Labor’s second Budget will be an opportunity to correct the mistakes of its first.

Independent economists have described the first Labor Budget as “the weakest fiscal strategy in recent times.”

It increased spending by $115 billion and made the structural deficit worse – and Australian families are the ones paying a high price for this poor budget management.

Now with  economists predicting a commodities and income tax windfall of more than $90 billion, Labor must use this opportunity to pay down debt not spend more.

And Labor must start to make good on its broken promises to Australians.

The Prime Minister promised on 97 occasions that he would lower electricity prices by $275 – but there isn’t an Australian with a bill that indicates that their power prices have come down by $275 under this Labor Government.

Next week’s Budget must provide a plan to address the cost of living crisis and that it must be a plan with real fiscal restraint.

Australian families are making tough decisions about their own budgets right now. Jim Chalmers and Anthony Albanese must show that they are prepared to do the same.

This Budget must deliver: 

1. Fiscal restraint to take pressure off families: The government should listen to the calls of the BCA, AiGroup, ACCI and market economists to restore the fiscal guardrails to instill budget discipline and return the Budget to balance.

2. Simpler and fairer taxes, not higher ones: Higher taxes lead to higher prices. Increased taxes on business will only be passed on to consumers while destroying investment in the industries that are driving our economic recovery. Labor should commit to the stage 3 tax cuts in full and reverse its decisions to raise taxes on superannuation and franking credits.

3. Real action on productivity to make small businesses and families lives easier: Deloitte Access Economics are forecasting GDP per capita to flatline, and independent analysis from the e61 institute has shown that Labor’s industrial relation reforms will stifle business growth and hurt competition.

4. Measured relief for small businesses and families that does not add to inflation: Australian families and small businesses are still waiting for the $275 in energy relief Labor promised before the election and the $1.5 billion promised at Christmas. Meanwhile, more than 10 million Australians will have $1,500 less in their pockets by tax time due to decisions taken by Labor.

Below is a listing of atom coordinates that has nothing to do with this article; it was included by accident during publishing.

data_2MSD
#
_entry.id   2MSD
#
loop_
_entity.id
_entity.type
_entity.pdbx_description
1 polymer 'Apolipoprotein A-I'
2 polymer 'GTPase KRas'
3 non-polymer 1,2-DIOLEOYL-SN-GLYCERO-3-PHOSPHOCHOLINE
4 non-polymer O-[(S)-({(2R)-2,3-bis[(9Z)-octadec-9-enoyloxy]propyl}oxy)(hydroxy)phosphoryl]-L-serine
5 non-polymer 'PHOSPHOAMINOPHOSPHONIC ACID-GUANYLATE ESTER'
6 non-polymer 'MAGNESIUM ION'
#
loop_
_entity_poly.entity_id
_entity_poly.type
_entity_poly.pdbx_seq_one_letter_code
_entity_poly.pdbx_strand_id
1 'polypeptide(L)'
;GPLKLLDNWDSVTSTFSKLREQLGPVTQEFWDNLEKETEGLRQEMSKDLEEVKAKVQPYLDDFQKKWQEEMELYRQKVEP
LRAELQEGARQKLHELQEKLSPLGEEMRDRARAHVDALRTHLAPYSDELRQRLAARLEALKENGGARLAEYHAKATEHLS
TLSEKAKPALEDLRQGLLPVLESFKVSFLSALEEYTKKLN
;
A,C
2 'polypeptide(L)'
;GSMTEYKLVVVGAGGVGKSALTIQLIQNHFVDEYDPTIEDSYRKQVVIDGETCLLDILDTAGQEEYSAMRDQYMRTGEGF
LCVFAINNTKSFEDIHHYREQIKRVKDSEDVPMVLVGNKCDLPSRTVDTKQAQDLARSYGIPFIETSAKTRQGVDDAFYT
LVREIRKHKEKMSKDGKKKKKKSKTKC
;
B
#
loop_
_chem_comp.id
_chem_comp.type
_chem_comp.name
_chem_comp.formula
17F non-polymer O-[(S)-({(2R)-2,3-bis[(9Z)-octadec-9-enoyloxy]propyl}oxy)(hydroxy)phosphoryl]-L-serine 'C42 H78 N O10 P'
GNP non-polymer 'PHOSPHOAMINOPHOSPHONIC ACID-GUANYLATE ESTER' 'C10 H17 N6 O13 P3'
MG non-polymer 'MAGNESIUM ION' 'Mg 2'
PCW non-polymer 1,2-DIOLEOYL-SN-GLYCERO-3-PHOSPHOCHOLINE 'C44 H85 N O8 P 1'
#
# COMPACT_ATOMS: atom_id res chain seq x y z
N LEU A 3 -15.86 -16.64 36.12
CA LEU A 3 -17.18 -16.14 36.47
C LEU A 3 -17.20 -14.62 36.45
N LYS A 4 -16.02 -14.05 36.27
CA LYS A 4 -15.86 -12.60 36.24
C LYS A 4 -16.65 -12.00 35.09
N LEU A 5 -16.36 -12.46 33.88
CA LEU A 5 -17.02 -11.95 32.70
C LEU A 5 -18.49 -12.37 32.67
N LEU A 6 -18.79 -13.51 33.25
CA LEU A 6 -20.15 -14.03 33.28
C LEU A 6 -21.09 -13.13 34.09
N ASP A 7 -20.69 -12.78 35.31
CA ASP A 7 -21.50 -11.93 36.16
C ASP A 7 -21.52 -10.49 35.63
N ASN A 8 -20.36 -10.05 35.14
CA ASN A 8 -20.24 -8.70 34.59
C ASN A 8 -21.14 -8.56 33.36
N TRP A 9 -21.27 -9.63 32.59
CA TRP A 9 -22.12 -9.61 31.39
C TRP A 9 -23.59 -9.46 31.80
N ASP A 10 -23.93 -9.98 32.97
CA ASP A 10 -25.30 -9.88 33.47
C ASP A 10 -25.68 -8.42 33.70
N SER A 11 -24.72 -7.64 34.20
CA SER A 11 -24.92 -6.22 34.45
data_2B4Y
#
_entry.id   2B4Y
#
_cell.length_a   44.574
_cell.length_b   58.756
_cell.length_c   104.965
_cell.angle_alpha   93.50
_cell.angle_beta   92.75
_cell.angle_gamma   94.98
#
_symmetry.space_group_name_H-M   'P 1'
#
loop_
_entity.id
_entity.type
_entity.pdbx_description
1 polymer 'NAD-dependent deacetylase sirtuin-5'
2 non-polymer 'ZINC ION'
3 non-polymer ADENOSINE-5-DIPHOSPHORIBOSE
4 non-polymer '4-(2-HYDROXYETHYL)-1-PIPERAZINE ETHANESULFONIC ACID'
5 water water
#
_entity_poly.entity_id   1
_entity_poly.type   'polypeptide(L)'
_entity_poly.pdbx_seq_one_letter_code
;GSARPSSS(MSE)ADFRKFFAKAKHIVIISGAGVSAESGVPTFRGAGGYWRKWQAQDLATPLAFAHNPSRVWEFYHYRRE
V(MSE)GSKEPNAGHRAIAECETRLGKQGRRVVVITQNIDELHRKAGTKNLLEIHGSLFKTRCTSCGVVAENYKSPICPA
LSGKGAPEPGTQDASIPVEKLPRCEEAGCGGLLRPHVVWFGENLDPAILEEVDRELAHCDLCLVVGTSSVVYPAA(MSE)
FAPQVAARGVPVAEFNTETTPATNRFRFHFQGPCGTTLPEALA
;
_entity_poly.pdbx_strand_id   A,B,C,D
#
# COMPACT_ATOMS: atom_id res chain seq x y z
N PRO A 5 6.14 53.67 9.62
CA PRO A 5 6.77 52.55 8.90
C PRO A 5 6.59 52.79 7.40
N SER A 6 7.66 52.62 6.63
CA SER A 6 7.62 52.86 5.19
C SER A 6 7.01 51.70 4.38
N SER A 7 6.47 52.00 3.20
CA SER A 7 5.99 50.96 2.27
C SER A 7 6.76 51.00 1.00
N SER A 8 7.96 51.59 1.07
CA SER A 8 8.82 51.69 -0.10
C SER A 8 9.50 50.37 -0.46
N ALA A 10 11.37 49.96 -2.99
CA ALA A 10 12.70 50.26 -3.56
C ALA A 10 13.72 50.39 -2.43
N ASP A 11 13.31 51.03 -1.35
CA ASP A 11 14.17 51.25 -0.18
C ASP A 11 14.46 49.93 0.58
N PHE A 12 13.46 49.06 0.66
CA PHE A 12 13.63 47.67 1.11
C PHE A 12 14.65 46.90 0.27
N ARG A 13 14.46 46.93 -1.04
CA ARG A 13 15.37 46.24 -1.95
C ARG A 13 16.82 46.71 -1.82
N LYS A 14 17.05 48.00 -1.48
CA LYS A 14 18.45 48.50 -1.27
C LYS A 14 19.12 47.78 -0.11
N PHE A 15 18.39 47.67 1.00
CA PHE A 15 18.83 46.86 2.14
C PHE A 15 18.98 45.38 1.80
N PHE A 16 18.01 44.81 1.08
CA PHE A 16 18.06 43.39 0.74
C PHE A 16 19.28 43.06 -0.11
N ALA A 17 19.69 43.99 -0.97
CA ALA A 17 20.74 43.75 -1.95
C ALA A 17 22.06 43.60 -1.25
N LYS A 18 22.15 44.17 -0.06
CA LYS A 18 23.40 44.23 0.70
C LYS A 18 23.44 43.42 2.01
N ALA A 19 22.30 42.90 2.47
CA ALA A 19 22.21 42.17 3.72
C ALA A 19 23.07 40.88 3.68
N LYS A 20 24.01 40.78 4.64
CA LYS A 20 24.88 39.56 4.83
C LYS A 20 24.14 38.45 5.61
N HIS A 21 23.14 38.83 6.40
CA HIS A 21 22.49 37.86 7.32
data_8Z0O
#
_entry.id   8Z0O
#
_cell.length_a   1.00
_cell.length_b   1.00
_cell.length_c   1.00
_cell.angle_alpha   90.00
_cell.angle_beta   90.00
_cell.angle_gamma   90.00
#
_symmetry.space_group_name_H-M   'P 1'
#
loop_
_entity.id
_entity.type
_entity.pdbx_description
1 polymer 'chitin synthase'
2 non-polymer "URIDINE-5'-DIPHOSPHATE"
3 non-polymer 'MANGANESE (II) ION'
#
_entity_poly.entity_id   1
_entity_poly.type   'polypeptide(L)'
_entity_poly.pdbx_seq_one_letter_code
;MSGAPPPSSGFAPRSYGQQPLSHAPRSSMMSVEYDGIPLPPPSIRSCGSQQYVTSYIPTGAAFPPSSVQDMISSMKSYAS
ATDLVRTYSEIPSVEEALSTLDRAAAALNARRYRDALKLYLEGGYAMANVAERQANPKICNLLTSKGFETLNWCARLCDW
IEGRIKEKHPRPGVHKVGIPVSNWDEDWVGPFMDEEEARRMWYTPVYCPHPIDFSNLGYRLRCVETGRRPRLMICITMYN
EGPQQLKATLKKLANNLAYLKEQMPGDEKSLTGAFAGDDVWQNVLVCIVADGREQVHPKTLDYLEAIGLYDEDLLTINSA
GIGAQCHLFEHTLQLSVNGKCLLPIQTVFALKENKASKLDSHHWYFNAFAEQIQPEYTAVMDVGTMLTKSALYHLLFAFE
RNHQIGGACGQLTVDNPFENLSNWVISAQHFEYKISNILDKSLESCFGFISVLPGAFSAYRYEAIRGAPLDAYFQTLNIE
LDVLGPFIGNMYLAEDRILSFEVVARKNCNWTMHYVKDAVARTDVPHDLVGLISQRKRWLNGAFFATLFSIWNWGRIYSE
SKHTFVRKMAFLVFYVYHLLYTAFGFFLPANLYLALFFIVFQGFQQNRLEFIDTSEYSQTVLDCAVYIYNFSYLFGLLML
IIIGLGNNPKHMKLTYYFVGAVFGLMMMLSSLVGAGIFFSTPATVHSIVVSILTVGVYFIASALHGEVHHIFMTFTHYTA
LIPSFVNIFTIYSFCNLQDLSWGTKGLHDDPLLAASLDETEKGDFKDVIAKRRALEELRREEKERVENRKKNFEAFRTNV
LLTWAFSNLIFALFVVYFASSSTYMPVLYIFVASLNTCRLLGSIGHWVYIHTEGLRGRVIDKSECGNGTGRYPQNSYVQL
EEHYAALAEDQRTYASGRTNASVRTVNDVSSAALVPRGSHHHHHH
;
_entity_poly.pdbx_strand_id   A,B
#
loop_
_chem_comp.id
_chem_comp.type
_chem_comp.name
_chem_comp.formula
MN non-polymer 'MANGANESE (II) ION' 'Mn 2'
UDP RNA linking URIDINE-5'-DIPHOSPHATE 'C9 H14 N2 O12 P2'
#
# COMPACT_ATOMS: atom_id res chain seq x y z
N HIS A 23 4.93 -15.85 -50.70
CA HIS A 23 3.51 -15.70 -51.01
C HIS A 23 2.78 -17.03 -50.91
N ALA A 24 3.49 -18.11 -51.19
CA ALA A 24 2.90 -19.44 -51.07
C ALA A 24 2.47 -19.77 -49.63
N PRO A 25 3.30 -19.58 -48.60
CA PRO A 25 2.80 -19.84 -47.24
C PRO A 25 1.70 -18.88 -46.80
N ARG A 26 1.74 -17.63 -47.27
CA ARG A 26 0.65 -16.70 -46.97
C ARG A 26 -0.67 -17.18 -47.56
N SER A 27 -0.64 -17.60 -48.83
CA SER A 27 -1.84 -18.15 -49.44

5. No more broken promises: Labor has broken promises on taxing franking credits, on taxing super, on cheaper mortgages, on working with business, and on cheaper energy bills. Labor should abandon its policies that break these promises and take responsibility for the challenges facing Australians struggling to get ahead.

Core inflation in Australia is higher than many of the advanced economies around the world – higher than the entire G7. We are leading the world in the worst way possible.

It shows inflation is far too high under this government and after almost a year in office it is time the Prime Minister and the Treasurer take responsibility.

Inflation is home-grown. It is not coming from Vladimir Putin. It is not coming from the war in Ukraine. Inflation is coming from Canberra.

Next week’s Budget is the government’s opportunity to help Australian families by reining in spending and delivering a budget surplus.

The test for this Budget will be to balance the budget, deliver simpler and lower taxes, not higher ones and embrace reforms that grow the economy and make life easier for small businesses and families. 

Day after day, this Labor Government has spent more time attacking the Coalition, instead of attacking inflation.

Furthermore, the latest Monthly Financial Statements show a budget surplus is achievable for a government prepared to make tough decisions and rein in spending.

The Budget is still benefitting from nine years of the Coalition’s strong economic management with windfall company and income tax receipts, and high commodities prices driving an enormous turnaround in the budget bottom line.

The Coalition left the government an economy with record low employment, pro-business settings, and a strong resources and agricultural industry.

It is essential the upcoming Budget consolidates these gains and that the government makes the tough calls to put downward pressure on inflation and interest rates.

This Budget will be Jim Chalmers’ biggest test as Treasurer.

With an economy this strong, any responsible and credible Treasurer should have their sights set on a surplus.

If the Treasurer does not get spending under control, his Budget will only add to inflation. This would mean the Labor Government is adding to the cost of Australian mortgages, rents, and groceries.

If the Treasurer can’t deliver a surplus now, then when will he?

Read The Courier Mail article on why Sunshine Coast road and rail projects are at risk by clicking below:

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